• Perform periodic reviews of CHHS academic program advisement processes to ensure alignment with University admission and retention goals. Measures:  Increase first-to-second year retention rates and 6-year graduation rates. Investigate the needed action to lead campus in both measures.
  • Provide tutoring programs. Measure: Increase the number of peer tutors in CHHS by 20%.
  • Encourage mentoring at every level: peer-to-peer student mentoring, mentoring of undergraduates by graduate students, and mentoring of all students by faculty and staff. Measure: The percentage of increased mentoring.
  • Develop discipline-specific or subject-specific online tutoring programs for place-bound or time-restricted students using distance education resources and revenue. Measure:  Begin rating of tutoring processes by systematic query of students through ICE style analysis. Create longitudinal database and seek positive growth.

Research & Service Opportunities for Students

  • Provide students with opportunities for engagement in research and creative activity.
  • Create and maintain a list of CHHS service opportunities on department/school website with contact information and application instructions.
  • Develop and integrate for-credit research or creative activities as part of CHHS academic program degree requirements if appropriate.
  • Develop/integrate, if appropriate, service learning projects as part of CHHS degree program requirements for credit.
  • Improve awareness and attitude toward CHHS for high school and transfer students who desire a research university education.
  • Encourage more CHHS undergraduates and graduates to participate in research forums such as research town hall.

Learning Outcomes Assessment

  • Form a student learning outcome assessment committee at each CHHS academic program to articulate learning outcomes necessary to be a successful student.
  • Publish and maintain data regarding learning outcomes, retention data, graduation rates, employment rates, etc., for each CHHS academic program. 
  • Develop learning matrices for each academic program in CHHS to reflect academic expectations, processes, and measurements of established learning outcomes.

Goal 2:  Research, Scholarship & Creative Activity

SIU Goals

  • Goal 2.1: Enhance research, scholarly and creative activity productivity to the benefit of students, community and other university stakeholders
  • Goal 2.2: Be known for providing cutting-edge graduate and undergraduate research opportunities

CHHS Strategies

Research, Scholarship, and Creative Activity for Faculty 

  • Promote interdisciplinary collaboration through the development of faculty-driven cross-disciplinary initiatives of research.
  • Develop a CHHS faculty recruitment plan that emphasizes the value of research faculty and provides incentives to prospective faculty to pursue their research goals. 
  • Develop a plan to incentivize faculty grant writing and other scholarly activities through addition/inclusion of language in school/department operating papers and merit plans, and College tenure and promotion guidelines.
  • Develop policies and devise recognition and reward mechanisms to retain highly-productive faculty and staff; celebrate all forms of research, scholarship and creative endeavors.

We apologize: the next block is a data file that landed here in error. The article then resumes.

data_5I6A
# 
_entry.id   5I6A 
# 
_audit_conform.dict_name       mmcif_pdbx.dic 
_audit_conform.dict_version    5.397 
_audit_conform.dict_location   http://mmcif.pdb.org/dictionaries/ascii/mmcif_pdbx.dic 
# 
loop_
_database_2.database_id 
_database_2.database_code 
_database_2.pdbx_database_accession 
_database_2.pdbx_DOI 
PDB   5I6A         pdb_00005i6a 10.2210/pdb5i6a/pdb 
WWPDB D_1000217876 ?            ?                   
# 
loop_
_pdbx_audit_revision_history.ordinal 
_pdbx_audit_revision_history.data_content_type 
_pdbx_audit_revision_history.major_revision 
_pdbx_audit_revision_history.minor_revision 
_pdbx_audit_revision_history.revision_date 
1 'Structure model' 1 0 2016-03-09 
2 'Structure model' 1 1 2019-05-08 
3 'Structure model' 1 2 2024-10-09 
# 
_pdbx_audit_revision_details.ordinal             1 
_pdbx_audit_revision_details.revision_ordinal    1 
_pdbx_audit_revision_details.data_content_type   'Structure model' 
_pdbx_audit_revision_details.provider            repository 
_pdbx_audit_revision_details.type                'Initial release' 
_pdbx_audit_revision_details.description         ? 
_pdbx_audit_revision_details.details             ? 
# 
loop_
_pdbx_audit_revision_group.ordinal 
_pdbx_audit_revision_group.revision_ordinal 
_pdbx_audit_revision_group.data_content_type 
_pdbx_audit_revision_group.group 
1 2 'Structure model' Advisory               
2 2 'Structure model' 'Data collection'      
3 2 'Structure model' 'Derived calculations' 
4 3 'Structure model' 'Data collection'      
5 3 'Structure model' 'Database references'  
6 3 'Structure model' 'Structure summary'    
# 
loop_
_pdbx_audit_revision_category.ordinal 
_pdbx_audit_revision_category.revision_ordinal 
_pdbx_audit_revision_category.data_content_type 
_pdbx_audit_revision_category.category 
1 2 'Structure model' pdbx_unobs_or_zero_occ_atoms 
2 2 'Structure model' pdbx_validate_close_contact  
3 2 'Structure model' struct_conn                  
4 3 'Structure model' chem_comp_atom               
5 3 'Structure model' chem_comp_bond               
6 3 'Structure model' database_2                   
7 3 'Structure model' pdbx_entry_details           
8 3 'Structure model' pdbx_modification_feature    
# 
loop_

• Provide a web-based portal, in addition to face-to-face meetings, for all CHHS researchers to share and discuss efforts and encourage interaction across College disciplines. 
  • Develop and deploy a College-wide process for efficiently allocating/reallocating research space based on CHHS faculty research productivity and needs. 
  • As a long-term goal, establish a CHHS-managed journal of Health and Human Sciences to provide a peer-reviewed outlet for CHHS researchers.
  • Develop a plan to set aside a small portion of external research funding to support  CHHS’s research mission.
  • Establish Centers for Excellence in various fields of applied sciences, technologies, and arts.
  • Build cost-effective infrastructures for research, scholarship, and creativity, such as an online research forum, CHHS research showroom, and shared research facilities and resources.
  • Host a regular series of regional, national, or international conferences in CHHS-related areas.

Goal 3:  Diversity and Inclusiveness

SIU Goals

  • Goal 3.1: SIU shall be known and celebrated for its commitment to diversity.

CHHS Strategies

  • Develop a College-wide diversity plan, establish diversity goals for each program within CHHS, and develop a process to monitor those programs that meet their goals.
  • Develop a plan to increase student enrollment from underrepresented groups (racial, ethnic, gender, etc.).  Target programs that historically have had low enrollment from underrepresented groups and encourage faculty and administrators to increase marketing efforts to those groups.
  • Develop and institute a plan for recruiting and retaining an undergraduate and graduate student body that reflects state and national statistics of the college-bound population.
  • Obtain and strengthen endowments and scholarships for underrepresented/ underserved students.
  • Develop and implement a hiring, retention, and promotion plan to increase and sustain faculty diversity; increase the quality of faculty in strategically important academic areas through new hires, professional development, and enhanced retention efforts.
  • Establish more international connections with foreign universities through Study Abroad and Global Seminar Initiative programs.

Goal 4:  Campus Community

SIU Goals

  • Goal 4.1: Facilitate a model of trust and mutual respect among faculty, administration, staff, students and the public.